Figure 7. Effects of vitamin E on mRNA levels of LC3B, Beclin-1, and ATG7 in HK-2 cells after exposure to AGE-BSA. The relative mRNA expressions of LC3B (A), Beclin-1 (B), and ATG7 (C) after exposure to AGE-BSA. There was no significantly difference observed.
Figure 8. Effects of vitamin E on enzymatic activity and lysosomal degradation of DQ-ovalbumin in HK-2 cells after exposure to AGE-BSA. Proteolytic activity of cathepsin B (A), cathepsin L (B), and cathepsin D (C) in HK-2 cells exposed to AGE-BSA. (D,E) Cleaved fluorescent DQ-ovalbumin (green) and relative DQ-ovalbumin vesicles in HK-2 cells exposed to AGE-BSA. Scale bar: 10 μm. #p < 0.05, ##p < 0.01 versus Co-BSA (CON), ∗p < 0.05 versus AGE-BSA (AGEs).
Figure 9. Schematic representation of vitamin E’s renoprotective effect and the autophagic stress-associated mechanisms. AGEs induces autophagic stress by blocking lysosomal-dependent degradation of autophagosomes in proximal tubules in DN, irrespective of autophagosome formation. And the accumulation of autophagic vacuoles and autophagy substrate is likely a sign of increased autophagic stress. High dose vitamin E could attenuate TEC injury and prevent the progression of DN by depressing autophagic stress.
In the present study, we investigated the effects and autophagic stress-related mechanisms of high dose vitamin E in TECs in diabetic condition. Although vitamin E treatment did not improve glycemic control, it offered hypoalbuminuric, hypoproteinuric, urea nitrogen-decreasing, and renoprotective effects. In addition, vitamin E treatment could alleviate TEC injury, apoptosis and prevent progression of EMT and tubulointerstitial fibrosis. To mimic diabetes-associated damage in TECs, human proximal tubular cell line HK-2 was treated with AGEs, because protein glycosylation for AGEs in hyperglycemia is a major cause of diabetic complications. And similar results were observed in vitro.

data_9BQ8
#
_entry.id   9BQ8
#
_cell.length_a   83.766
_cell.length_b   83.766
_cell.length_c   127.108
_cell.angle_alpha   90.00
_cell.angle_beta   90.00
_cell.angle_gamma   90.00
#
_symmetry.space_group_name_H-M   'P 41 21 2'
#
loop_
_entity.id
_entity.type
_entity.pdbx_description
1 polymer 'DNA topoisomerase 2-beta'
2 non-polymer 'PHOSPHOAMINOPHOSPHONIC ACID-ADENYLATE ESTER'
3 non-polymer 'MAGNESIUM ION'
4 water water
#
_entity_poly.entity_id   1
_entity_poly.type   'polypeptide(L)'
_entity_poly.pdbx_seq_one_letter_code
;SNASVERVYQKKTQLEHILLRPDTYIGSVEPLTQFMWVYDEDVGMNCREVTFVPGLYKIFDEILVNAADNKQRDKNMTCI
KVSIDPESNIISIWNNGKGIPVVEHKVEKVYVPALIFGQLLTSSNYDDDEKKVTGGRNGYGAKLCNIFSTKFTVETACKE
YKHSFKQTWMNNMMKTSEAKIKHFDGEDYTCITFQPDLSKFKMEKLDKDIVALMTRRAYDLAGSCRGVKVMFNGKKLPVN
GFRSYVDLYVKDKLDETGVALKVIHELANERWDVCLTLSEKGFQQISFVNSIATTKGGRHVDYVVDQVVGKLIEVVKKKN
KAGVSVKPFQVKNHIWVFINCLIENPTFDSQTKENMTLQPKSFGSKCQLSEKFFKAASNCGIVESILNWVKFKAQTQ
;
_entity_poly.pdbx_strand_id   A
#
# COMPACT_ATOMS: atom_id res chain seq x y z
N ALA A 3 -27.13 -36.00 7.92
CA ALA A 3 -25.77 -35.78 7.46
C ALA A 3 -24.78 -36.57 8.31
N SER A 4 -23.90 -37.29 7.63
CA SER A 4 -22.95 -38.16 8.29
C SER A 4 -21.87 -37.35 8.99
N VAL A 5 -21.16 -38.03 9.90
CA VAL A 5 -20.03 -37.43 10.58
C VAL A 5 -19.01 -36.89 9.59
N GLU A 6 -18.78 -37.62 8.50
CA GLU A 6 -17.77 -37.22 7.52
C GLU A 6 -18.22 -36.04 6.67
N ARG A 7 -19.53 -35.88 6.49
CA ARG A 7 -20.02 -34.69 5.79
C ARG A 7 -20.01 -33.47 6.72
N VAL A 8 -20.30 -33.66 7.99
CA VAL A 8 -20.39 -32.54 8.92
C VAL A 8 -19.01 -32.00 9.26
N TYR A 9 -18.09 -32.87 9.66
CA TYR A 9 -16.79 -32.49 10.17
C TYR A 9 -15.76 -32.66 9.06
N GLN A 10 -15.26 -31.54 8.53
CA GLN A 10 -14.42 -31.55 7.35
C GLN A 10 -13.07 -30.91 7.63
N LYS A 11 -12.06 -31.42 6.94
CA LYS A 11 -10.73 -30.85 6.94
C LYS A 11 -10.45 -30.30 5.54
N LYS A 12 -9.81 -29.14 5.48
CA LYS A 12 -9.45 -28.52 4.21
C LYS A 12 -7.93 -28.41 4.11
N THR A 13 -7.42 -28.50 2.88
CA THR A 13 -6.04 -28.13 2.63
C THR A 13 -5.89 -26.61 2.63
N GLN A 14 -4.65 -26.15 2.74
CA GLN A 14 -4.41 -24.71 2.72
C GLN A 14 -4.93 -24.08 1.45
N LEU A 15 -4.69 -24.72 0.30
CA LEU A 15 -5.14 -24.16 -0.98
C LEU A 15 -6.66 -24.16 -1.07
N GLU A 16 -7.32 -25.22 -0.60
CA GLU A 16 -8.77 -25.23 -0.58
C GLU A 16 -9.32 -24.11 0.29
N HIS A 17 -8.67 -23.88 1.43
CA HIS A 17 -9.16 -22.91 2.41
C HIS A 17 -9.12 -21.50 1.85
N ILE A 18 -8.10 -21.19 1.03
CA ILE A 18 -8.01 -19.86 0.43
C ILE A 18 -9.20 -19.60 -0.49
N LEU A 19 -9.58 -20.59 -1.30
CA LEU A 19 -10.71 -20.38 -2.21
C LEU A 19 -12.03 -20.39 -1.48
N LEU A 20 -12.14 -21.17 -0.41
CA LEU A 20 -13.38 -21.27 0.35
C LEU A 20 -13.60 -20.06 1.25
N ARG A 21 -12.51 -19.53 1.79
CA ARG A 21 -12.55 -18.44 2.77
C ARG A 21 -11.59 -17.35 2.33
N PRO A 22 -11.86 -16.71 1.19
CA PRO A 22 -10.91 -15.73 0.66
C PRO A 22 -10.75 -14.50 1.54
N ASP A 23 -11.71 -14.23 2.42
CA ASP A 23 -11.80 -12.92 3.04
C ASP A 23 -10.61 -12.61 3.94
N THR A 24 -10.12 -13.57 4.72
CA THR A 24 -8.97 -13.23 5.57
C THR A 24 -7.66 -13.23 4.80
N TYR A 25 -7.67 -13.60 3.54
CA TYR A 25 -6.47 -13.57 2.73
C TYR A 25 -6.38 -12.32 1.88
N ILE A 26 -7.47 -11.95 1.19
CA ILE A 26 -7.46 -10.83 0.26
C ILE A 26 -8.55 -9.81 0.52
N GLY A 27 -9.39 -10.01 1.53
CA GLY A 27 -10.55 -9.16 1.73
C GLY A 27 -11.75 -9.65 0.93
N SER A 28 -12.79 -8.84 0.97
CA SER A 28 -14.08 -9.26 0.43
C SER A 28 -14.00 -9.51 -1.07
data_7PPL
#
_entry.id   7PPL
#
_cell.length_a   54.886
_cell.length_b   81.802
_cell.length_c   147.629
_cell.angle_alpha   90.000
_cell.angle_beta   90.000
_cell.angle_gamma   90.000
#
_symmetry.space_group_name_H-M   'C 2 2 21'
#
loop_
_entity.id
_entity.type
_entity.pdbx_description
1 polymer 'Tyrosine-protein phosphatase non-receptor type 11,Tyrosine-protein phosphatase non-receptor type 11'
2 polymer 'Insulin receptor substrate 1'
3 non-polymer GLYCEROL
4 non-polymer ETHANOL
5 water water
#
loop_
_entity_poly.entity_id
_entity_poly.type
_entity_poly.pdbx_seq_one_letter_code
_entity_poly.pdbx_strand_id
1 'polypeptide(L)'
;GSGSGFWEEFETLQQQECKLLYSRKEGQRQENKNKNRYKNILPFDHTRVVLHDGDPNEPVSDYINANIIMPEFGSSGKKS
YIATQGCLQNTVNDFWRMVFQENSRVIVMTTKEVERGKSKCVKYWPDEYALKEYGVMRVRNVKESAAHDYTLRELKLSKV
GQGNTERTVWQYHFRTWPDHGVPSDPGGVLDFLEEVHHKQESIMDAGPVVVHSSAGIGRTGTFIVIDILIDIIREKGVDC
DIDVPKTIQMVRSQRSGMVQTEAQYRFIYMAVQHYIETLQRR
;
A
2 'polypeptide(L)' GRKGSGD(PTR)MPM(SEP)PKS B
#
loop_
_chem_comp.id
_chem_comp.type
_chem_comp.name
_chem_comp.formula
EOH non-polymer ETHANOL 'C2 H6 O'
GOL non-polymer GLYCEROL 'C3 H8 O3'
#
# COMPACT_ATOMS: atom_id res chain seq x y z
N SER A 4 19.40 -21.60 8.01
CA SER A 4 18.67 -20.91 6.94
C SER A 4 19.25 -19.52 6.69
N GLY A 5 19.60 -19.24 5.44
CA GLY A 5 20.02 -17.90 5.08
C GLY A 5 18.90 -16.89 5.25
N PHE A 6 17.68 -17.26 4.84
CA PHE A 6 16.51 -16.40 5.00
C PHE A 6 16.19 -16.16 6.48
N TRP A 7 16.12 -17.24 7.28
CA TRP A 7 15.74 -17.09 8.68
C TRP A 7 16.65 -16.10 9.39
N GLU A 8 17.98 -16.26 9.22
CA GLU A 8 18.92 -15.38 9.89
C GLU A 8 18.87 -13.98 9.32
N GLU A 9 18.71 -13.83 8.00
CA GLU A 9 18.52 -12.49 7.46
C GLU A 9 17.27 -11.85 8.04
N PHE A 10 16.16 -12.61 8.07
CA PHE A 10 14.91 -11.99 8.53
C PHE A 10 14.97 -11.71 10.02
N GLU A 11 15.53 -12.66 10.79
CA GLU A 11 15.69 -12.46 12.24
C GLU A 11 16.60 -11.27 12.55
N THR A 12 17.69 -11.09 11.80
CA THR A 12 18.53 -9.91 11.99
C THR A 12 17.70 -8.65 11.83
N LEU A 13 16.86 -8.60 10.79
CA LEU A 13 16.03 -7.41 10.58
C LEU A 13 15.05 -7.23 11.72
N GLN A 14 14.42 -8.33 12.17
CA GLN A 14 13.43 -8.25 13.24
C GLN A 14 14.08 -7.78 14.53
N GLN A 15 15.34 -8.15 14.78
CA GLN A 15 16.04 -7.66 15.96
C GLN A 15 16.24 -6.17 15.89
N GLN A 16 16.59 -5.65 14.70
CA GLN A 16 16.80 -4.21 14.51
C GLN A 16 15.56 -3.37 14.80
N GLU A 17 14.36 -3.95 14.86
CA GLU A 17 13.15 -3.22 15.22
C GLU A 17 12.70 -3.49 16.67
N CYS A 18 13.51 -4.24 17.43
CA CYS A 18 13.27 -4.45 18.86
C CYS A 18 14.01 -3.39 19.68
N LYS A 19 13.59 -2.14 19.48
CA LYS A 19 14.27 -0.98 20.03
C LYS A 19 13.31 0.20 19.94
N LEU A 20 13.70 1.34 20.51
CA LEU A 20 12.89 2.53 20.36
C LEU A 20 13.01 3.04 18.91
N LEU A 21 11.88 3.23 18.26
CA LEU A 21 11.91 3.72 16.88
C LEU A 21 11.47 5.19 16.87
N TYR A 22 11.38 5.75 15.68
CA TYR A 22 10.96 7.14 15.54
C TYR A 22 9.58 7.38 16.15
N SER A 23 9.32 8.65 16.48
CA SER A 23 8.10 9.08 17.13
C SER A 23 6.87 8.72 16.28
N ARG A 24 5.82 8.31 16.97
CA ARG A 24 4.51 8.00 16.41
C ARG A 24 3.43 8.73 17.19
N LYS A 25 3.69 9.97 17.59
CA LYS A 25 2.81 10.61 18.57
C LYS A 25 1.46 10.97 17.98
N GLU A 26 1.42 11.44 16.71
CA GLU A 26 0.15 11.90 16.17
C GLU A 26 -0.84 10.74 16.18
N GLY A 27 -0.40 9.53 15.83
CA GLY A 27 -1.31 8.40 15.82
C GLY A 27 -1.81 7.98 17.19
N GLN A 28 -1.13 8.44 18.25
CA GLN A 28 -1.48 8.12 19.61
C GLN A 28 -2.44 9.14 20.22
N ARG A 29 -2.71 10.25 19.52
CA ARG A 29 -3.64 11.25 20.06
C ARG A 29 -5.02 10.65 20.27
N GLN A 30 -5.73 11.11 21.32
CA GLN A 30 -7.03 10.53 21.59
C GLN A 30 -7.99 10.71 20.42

Since oxidative stress and inflammation have been demonstrated a significant role in development and progression of DN, quite a few studies indicate favorable results of vitamin E on albuminuria or renal function in DKD. For example, high doses (1,800 IU/day) of vitamin E treatment appeared to be effective in improving renal function in patients with type 1 diabetes for less than 10-year duration (Bursell et al., 1999). Oral high-dose (1,200 IU/day) vitamin E for 12 weeks among DN patients had favorable effects on biomarkers of kidney injury, inflammation, and oxidative stress (Khatami et al., 2016). Vitamin E (680 IU) combined with vitamin C (1250 mg) per day, reduced albumin excretion rate by 19% in Type 2 diabetic patients with persistent micro/macroalbuminuria (Gæde et al., 2001). Tocotrienols, isoforms of vitamin E, ameliorated proteinuria and protected the kidney against inflammation and nitrosative stress in T2DM patients (Haghighat et al., 2014). However, these studies are of relatively short duration and small sample size. In contrast, in the Heart Outcomes Prevention Evaluation (HOPE) trial, which included more than 3,600 people with diabetes, some of whom already displayed microalbuminuria, treatment with 400 IU vitamin E per day for an average of 4.5 years had no effect on cardiovascular outcomes or nephropathy (Lonn et al., 2002). One of the striking differences between HOPE trial and other clinical studies is the doses of vitamin E. Previous study has shown a significant linear trend between dosage of vitamin E and percent change of F2-isoprostanes, a biomarker of free radical mediated lipid peroxidation (Roberts et al., 2007). Thus, administration of 400 IU vitamin E in the HOPE trial may be too low to have an effect on DN. So, in our study, we gave a high dose of vitamin E (1000 mg/kg) to the rodent models.